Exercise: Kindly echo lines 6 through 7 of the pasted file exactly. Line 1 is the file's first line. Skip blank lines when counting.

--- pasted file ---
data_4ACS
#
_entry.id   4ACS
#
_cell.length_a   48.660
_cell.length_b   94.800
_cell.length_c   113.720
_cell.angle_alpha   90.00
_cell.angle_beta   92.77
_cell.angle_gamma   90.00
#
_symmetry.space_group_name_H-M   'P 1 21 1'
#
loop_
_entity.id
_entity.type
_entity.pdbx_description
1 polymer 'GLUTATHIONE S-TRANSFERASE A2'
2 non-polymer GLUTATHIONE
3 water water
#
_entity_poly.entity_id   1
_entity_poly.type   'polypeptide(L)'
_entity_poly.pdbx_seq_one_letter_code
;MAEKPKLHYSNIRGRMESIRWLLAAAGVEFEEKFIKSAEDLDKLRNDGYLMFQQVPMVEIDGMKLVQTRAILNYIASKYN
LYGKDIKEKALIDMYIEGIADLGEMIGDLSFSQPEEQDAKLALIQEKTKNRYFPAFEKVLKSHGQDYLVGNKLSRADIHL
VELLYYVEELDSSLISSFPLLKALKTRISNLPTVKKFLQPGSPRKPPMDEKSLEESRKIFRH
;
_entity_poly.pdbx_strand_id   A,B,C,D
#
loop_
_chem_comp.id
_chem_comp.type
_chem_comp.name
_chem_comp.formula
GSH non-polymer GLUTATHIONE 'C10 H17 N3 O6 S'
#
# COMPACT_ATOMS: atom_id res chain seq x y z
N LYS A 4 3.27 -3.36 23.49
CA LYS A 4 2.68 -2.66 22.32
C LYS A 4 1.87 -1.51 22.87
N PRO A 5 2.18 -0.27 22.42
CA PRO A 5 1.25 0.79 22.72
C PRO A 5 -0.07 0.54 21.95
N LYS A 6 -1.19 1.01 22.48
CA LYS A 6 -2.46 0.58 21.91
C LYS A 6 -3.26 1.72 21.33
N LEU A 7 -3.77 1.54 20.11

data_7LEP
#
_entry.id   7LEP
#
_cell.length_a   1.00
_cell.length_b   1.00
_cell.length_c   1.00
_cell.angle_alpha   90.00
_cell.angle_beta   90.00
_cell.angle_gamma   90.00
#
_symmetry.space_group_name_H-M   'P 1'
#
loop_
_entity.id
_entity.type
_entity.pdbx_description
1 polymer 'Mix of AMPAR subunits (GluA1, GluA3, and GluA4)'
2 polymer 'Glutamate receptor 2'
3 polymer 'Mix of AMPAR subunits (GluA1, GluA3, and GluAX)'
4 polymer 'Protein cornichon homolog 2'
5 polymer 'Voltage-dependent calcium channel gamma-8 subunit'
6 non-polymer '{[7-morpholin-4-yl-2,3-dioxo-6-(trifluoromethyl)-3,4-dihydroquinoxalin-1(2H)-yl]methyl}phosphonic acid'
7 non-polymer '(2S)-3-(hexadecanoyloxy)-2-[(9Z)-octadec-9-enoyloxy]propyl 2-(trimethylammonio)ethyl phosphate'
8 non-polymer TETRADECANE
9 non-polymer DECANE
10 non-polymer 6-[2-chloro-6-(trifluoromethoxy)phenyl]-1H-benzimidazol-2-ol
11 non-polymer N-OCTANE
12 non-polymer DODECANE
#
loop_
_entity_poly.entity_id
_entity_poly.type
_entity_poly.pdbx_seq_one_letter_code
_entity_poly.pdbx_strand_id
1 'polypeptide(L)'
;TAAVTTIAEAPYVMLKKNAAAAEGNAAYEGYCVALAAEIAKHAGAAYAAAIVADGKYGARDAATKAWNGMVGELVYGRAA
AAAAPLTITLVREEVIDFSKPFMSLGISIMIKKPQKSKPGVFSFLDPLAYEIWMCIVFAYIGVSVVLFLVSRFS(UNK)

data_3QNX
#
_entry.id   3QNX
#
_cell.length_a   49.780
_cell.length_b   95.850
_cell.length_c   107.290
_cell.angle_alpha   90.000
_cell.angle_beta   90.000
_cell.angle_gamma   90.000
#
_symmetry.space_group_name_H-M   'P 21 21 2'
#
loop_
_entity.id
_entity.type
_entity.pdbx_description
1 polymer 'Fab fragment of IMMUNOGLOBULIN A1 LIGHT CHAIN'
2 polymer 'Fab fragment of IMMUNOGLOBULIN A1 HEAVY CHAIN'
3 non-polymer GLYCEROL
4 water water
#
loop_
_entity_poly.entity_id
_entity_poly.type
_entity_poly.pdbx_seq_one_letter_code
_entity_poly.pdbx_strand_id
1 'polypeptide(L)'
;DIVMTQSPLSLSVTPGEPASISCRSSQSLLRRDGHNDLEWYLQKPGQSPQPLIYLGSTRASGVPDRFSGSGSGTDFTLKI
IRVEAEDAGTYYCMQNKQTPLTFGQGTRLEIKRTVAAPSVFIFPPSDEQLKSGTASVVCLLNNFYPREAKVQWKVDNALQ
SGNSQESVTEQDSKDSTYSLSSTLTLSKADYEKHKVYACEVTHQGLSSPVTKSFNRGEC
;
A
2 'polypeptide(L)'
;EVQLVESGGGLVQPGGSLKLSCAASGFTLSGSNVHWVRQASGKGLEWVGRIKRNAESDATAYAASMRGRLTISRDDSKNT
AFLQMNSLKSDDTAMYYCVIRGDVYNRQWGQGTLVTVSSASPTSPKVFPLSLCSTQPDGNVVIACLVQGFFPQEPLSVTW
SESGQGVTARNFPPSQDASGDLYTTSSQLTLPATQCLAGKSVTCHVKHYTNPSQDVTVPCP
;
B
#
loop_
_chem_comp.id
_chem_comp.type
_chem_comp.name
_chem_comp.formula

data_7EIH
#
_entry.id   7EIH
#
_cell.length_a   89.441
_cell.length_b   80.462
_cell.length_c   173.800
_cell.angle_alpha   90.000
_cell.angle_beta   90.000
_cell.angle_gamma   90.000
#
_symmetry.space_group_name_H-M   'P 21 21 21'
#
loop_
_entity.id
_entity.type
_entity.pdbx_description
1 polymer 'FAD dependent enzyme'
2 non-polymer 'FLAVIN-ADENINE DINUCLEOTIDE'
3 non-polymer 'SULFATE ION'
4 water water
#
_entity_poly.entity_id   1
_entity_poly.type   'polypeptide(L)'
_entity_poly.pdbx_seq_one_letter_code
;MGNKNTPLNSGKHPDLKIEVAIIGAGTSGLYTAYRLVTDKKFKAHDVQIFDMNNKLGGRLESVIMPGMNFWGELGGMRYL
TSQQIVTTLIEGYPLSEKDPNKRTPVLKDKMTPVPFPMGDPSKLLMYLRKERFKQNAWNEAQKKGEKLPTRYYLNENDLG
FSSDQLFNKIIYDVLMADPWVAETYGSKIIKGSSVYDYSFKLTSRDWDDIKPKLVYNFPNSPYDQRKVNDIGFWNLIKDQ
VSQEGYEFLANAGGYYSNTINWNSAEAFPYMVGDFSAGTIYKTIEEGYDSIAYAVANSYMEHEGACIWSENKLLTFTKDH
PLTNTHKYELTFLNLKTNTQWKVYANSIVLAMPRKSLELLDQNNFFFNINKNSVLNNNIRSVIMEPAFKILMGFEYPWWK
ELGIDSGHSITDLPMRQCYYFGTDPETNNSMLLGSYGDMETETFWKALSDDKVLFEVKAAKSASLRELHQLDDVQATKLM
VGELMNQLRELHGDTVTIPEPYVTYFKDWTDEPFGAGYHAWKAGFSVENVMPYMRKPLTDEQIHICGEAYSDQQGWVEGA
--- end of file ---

_cell.length_b   94.800
_cell.length_c   113.720